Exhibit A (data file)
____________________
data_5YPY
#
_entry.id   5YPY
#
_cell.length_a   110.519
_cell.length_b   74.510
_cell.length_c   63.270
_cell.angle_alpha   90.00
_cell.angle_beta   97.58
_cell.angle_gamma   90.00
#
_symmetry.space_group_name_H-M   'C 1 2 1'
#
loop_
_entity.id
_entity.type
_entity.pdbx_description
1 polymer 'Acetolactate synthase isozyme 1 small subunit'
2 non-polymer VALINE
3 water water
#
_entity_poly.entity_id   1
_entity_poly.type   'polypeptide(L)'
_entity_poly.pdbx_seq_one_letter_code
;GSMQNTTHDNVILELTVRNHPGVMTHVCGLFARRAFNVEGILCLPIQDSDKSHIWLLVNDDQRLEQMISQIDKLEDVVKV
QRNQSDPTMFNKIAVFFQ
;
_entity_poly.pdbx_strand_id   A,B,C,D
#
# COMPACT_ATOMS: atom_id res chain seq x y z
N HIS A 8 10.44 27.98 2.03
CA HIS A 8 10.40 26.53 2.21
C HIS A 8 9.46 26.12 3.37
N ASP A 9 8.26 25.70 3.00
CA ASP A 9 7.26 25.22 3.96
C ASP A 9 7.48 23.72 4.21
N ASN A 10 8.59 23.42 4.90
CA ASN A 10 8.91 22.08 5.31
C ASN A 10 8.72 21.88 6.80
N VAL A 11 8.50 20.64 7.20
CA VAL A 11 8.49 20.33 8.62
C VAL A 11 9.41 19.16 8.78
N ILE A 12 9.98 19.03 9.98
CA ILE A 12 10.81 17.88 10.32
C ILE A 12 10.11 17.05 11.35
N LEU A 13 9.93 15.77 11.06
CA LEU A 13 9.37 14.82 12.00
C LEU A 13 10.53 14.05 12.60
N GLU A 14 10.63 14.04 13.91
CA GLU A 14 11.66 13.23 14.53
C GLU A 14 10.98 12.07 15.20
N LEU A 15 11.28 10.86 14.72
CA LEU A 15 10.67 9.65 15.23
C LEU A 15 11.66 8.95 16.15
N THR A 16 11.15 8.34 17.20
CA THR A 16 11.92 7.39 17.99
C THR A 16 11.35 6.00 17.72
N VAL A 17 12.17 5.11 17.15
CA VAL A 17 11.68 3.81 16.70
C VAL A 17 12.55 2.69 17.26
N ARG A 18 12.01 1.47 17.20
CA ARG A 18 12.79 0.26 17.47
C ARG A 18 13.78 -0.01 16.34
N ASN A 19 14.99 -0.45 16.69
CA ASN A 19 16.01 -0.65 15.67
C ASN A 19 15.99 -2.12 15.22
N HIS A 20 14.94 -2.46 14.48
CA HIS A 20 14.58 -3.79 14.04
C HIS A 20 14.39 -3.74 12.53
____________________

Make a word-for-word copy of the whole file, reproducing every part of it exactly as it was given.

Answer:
data_5YPY
#
_entry.id   5YPY
#
_cell.length_a   110.519
_cell.length_b   74.510
_cell.length_c   63.270
_cell.angle_alpha   90.00
_cell.angle_beta   97.58
_cell.angle_gamma   90.00
#
_symmetry.space_group_name_H-M   'C 1 2 1'
#
loop_
_entity.id
_entity.type
_entity.pdbx_description
1 polymer 'Acetolactate synthase isozyme 1 small subunit'
2 non-polymer VALINE
3 water water
#
_entity_poly.entity_id   1
_entity_poly.type   'polypeptide(L)'
_entity_poly.pdbx_seq_one_letter_code
;GSMQNTTHDNVILELTVRNHPGVMTHVCGLFARRAFNVEGILCLPIQDSDKSHIWLLVNDDQRLEQMISQIDKLEDVVKV
QRNQSDPTMFNKIAVFFQ
;
_entity_poly.pdbx_strand_id   A,B,C,D
#
# COMPACT_ATOMS: atom_id res chain seq x y z
N HIS A 8 10.44 27.98 2.03
CA HIS A 8 10.40 26.53 2.21
C HIS A 8 9.46 26.12 3.37
N ASP A 9 8.26 25.70 3.00
CA ASP A 9 7.26 25.22 3.96
C ASP A 9 7.48 23.72 4.21
N ASN A 10 8.59 23.42 4.90
CA ASN A 10 8.91 22.08 5.31
C ASN A 10 8.72 21.88 6.80
N VAL A 11 8.50 20.64 7.20
CA VAL A 11 8.49 20.33 8.62
C VAL A 11 9.41 19.16 8.78
N ILE A 12 9.98 19.03 9.98
CA ILE A 12 10.81 17.88 10.32
C ILE A 12 10.11 17.05 11.35
N LEU A 13 9.93 15.77 11.06
CA LEU A 13 9.37 14.82 12.00
C LEU A 13 10.53 14.05 12.60
N GLU A 14 10.63 14.04 13.91
CA GLU A 14 11.66 13.23 14.53
C GLU A 14 10.98 12.07 15.20
N LEU A 15 11.28 10.86 14.72
CA LEU A 15 10.67 9.65 15.23
C LEU A 15 11.66 8.95 16.15
N THR A 16 11.15 8.34 17.20
CA THR A 16 11.92 7.39 17.99
C THR A 16 11.35 6.00 17.72
N VAL A 17 12.17 5.11 17.15
CA VAL A 17 11.68 3.81 16.70
C VAL A 17 12.55 2.69 17.26
N ARG A 18 12.01 1.47 17.20
CA ARG A 18 12.79 0.26 17.47
C ARG A 18 13.78 -0.01 16.34
N ASN A 19 14.99 -0.45 16.69
CA ASN A 19 16.01 -0.65 15.67
C ASN A 19 15.99 -2.12 15.22
N HIS A 20 14.94 -2.46 14.48
CA HIS A 20 14.58 -3.79 14.04
C HIS A 20 14.39 -3.74 12.53